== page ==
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Miami Grand Prix Food Should Be Gold Plated

I had to read the first paragraph of the story three times before I believed it. Talk about rising food prices? How about a tray of Carne Asada Nachos for (US)$275? Korean Steam Buns $300? Maine Lobster Rolls $450?

Miami GP Menu - © 2023 - Peter McCormack viaTwitterJust to prove I’m not pulling your leg: One side of the Luncheon menu card from the Hard
Rock Stadium pro sports venue, host of the Miami Grand Prix this past weekend…

It’s no joke. The host venue for the second annual Miami Grand Prix actually offered folks a lunch menu with prices ranging from (US)$250 to $500 this past weekend. It was the Hard Rock Stadium, around which was arranged the temporary Formula 1 track for the big race.

Thought it was a mistake

At least one race attendee thought the menu prices were missing a decimal point. That is, for example, that the Nachos mentioned above were really priced at $27.50. A vain hope and an error in itself. The nachos were really, truly $275 bucks. I’d probably have bought into the aforementioned nachos (as in believed the price as printed; not as though I’d actually buy them) at $27.50. That’s not too far off the price you’d expect to pay at most pro sports arenas and stadia, especially at playoff time. But $275? Never!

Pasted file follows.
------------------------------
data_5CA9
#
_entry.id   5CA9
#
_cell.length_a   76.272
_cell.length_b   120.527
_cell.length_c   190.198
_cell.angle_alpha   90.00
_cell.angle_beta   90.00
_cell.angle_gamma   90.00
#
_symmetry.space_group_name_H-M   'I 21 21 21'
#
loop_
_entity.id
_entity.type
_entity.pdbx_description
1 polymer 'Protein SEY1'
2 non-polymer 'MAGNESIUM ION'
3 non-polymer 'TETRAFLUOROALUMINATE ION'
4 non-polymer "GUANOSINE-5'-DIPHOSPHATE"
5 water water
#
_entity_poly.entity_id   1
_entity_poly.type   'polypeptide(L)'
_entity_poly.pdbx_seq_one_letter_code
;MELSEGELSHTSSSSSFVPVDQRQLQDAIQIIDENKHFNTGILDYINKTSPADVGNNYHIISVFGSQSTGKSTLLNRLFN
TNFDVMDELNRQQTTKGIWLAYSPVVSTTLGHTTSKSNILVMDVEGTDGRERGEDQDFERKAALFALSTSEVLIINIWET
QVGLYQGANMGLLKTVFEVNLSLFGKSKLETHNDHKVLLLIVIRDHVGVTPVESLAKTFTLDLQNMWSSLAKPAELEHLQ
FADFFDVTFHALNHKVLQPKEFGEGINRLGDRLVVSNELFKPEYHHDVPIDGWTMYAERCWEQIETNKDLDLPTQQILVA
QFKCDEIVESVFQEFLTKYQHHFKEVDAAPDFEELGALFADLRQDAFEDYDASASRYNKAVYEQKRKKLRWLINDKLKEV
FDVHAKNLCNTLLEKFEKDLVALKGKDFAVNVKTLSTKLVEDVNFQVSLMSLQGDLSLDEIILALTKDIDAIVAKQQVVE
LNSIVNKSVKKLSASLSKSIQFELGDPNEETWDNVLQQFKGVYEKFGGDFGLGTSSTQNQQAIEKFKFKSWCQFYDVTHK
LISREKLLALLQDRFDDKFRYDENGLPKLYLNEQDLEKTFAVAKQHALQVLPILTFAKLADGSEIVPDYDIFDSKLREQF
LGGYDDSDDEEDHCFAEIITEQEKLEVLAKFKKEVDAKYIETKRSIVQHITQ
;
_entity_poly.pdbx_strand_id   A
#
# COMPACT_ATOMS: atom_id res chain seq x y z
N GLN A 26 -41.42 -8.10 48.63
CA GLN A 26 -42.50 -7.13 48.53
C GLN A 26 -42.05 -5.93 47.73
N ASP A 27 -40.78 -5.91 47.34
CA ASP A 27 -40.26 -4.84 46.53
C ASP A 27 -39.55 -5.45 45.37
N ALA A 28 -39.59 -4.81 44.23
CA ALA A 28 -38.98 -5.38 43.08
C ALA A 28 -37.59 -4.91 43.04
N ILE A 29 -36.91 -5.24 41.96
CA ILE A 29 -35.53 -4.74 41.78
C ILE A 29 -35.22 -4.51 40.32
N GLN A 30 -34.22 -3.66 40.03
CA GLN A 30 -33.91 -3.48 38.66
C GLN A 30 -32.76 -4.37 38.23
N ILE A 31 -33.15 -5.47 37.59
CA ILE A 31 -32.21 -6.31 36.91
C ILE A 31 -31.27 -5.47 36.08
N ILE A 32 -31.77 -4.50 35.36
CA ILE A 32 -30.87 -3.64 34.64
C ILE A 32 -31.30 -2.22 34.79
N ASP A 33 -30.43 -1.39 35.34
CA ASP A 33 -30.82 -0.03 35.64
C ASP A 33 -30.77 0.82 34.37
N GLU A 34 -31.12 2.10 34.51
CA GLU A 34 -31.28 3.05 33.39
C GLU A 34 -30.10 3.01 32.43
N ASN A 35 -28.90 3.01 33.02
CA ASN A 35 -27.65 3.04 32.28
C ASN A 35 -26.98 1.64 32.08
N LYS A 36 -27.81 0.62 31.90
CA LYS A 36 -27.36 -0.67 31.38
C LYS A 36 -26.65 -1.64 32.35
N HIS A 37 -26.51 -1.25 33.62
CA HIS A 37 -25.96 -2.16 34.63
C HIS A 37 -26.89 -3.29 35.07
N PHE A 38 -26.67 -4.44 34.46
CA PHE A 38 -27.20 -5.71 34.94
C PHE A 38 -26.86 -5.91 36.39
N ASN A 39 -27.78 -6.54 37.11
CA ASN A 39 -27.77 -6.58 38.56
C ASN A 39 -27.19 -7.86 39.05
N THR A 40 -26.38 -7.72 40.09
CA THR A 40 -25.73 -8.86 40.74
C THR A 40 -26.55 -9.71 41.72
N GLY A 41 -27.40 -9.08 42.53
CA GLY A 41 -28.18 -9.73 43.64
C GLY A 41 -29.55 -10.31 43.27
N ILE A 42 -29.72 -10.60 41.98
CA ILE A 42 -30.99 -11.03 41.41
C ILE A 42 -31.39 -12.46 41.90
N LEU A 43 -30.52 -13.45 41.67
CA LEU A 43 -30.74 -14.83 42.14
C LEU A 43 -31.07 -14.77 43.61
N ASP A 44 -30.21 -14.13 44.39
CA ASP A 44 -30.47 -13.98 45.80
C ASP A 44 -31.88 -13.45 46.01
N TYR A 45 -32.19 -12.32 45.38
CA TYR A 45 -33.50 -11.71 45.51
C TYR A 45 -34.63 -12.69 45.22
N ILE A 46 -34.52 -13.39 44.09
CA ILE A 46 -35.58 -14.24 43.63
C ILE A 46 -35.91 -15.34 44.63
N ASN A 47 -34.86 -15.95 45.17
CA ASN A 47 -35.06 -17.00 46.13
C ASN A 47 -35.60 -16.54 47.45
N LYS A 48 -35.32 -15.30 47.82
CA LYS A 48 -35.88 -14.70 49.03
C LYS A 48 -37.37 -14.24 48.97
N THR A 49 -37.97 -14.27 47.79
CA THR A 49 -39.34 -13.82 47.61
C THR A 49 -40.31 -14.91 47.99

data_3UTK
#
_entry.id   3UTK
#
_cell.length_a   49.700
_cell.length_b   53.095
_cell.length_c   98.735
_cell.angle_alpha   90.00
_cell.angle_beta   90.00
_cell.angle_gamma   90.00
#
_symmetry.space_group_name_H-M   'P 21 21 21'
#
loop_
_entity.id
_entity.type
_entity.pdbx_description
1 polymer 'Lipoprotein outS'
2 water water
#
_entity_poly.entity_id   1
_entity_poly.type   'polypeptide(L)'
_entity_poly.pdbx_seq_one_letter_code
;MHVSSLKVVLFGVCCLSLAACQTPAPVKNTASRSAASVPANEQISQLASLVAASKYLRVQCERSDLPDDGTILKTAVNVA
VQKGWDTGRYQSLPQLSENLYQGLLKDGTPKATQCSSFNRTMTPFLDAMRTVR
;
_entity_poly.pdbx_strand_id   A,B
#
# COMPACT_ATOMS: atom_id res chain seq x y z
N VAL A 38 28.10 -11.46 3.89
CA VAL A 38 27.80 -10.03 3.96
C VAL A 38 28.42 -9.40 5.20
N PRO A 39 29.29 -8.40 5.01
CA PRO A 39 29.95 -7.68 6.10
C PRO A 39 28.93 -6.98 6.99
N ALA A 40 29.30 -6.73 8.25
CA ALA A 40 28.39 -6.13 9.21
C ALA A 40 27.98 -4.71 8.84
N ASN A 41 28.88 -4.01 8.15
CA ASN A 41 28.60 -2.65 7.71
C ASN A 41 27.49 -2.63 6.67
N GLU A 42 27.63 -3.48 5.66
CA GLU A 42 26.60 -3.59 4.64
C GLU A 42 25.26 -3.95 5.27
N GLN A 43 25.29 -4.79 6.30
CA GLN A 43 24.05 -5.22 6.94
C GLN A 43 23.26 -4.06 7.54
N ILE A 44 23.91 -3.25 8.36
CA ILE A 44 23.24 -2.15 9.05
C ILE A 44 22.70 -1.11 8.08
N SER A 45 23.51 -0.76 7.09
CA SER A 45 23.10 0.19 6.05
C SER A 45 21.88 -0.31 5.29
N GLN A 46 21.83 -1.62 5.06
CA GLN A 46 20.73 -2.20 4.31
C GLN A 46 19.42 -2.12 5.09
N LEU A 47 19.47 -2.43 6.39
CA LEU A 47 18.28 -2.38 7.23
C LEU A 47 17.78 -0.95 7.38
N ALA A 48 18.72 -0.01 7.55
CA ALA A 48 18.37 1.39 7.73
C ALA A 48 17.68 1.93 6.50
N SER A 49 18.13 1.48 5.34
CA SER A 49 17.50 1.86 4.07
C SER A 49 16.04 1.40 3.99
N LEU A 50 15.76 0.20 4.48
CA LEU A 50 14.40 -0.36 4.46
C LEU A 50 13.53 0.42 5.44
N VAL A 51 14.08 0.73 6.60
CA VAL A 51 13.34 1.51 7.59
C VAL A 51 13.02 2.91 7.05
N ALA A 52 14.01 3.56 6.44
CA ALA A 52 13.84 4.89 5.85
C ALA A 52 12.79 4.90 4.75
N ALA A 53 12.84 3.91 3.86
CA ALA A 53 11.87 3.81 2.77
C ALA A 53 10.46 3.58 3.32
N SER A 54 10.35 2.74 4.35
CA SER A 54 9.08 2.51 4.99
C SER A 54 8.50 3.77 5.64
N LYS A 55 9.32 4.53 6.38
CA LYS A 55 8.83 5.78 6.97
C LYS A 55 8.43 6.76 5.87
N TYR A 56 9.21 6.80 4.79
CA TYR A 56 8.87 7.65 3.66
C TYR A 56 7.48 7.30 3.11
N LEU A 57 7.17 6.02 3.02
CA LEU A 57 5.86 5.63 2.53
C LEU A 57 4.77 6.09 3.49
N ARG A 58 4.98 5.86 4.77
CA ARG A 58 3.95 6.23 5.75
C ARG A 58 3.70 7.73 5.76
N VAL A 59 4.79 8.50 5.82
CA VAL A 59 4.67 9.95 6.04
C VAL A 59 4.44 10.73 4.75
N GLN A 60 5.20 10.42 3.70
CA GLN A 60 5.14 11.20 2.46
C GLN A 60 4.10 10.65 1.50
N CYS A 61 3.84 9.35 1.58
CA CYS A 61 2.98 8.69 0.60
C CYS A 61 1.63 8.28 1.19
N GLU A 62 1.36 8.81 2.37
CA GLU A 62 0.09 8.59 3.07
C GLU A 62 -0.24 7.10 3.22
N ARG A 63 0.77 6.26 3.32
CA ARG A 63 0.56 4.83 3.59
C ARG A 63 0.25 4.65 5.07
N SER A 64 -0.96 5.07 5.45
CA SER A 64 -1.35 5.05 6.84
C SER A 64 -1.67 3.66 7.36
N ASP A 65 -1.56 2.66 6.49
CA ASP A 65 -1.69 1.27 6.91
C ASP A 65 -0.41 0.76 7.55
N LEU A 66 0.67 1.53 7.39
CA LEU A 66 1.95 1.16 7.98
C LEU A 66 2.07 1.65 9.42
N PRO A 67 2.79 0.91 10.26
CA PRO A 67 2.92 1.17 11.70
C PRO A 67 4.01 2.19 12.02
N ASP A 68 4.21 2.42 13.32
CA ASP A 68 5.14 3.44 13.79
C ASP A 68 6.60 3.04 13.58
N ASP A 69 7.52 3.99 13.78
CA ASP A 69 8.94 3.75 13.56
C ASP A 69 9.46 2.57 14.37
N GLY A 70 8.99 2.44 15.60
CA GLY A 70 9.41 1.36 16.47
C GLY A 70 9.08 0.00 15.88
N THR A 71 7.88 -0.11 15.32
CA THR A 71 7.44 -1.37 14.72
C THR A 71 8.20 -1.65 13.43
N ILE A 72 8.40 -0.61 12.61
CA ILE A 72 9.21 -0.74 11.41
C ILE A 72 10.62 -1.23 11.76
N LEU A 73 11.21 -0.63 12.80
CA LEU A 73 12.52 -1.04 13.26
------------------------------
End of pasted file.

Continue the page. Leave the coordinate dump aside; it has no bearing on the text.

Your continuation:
Some compensations

Now… At most pro sporting events, you’re part of a captive audience. Unless you partake of tailgating vendors before or after the game, you’re compelled to pay the prices the in-venue food guys offer. They’re bad enough, at around $15 – $25. for a burger, and $8 for a tray of sad nachos comprised of chips and runny cheese sauce.

But there were some local one-off restos ‘on the other side of the track’ – outside the Hard Rock dominated infield – that offered less luxy menus at more realistic prices.

No apoloogies

Race organizers offered no apologies for offering food which some attendees knocked as substandard, for prices those same race lovers called ‘insane’.

“We really pride ourselves on delivering the very best food and beverages from the South Florida region and incorporating it into this global event, including 14 locally based, minority-owned restaurants.” Tyler Epp, president of the Miami Grand Prix event, told Miami New Times. “We’ve really upped the ante this year.”

I guess ‘upped the ante’ is one way of describing it.

My take

Who are the people who set the menu and came up with the prices at the Hard Rock Stadium in Maimi for the the big race this past weekend? What were they thinking? We may never know, especially now that their nutty handiwork has received international attention, and they’ve probably moved to another country and changed their names…

~ Maggie J.